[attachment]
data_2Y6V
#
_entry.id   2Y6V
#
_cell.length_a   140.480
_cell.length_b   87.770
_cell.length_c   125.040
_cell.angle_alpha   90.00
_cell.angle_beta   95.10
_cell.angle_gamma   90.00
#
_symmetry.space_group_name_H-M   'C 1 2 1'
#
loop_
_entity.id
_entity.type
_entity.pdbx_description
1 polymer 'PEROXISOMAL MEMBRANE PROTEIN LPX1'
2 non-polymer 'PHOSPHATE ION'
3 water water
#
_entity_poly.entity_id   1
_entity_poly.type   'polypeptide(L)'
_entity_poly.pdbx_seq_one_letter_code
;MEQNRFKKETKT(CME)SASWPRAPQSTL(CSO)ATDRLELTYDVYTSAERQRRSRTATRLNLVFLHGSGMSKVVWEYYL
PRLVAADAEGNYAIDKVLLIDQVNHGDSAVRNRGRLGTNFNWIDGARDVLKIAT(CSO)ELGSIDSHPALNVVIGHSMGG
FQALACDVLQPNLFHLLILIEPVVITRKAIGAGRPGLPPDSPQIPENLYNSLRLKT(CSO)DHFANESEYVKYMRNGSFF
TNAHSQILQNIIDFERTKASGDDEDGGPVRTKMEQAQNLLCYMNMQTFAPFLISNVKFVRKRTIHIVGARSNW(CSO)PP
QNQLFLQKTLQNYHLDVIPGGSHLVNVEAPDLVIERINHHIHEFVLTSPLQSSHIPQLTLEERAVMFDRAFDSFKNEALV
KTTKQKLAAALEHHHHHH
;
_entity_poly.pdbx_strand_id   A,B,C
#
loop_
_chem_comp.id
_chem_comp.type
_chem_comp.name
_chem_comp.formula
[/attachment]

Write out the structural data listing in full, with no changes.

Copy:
data_2Y6V
#
_entry.id   2Y6V
#
_cell.length_a   140.480
_cell.length_b   87.770
_cell.length_c   125.040
_cell.angle_alpha   90.00
_cell.angle_beta   95.10
_cell.angle_gamma   90.00
#
_symmetry.space_group_name_H-M   'C 1 2 1'
#
loop_
_entity.id
_entity.type
_entity.pdbx_description
1 polymer 'PEROXISOMAL MEMBRANE PROTEIN LPX1'
2 non-polymer 'PHOSPHATE ION'
3 water water
#
_entity_poly.entity_id   1
_entity_poly.type   'polypeptide(L)'
_entity_poly.pdbx_seq_one_letter_code
;MEQNRFKKETKT(CME)SASWPRAPQSTL(CSO)ATDRLELTYDVYTSAERQRRSRTATRLNLVFLHGSGMSKVVWEYYL
PRLVAADAEGNYAIDKVLLIDQVNHGDSAVRNRGRLGTNFNWIDGARDVLKIAT(CSO)ELGSIDSHPALNVVIGHSMGG
FQALACDVLQPNLFHLLILIEPVVITRKAIGAGRPGLPPDSPQIPENLYNSLRLKT(CSO)DHFANESEYVKYMRNGSFF
TNAHSQILQNIIDFERTKASGDDEDGGPVRTKMEQAQNLLCYMNMQTFAPFLISNVKFVRKRTIHIVGARSNW(CSO)PP
QNQLFLQKTLQNYHLDVIPGGSHLVNVEAPDLVIERINHHIHEFVLTSPLQSSHIPQLTLEERAVMFDRAFDSFKNEALV
KTTKQKLAAALEHHHHHH
;
_entity_poly.pdbx_strand_id   A,B,C
#
loop_
_chem_comp.id
_chem_comp.type
_chem_comp.name
_chem_comp.formula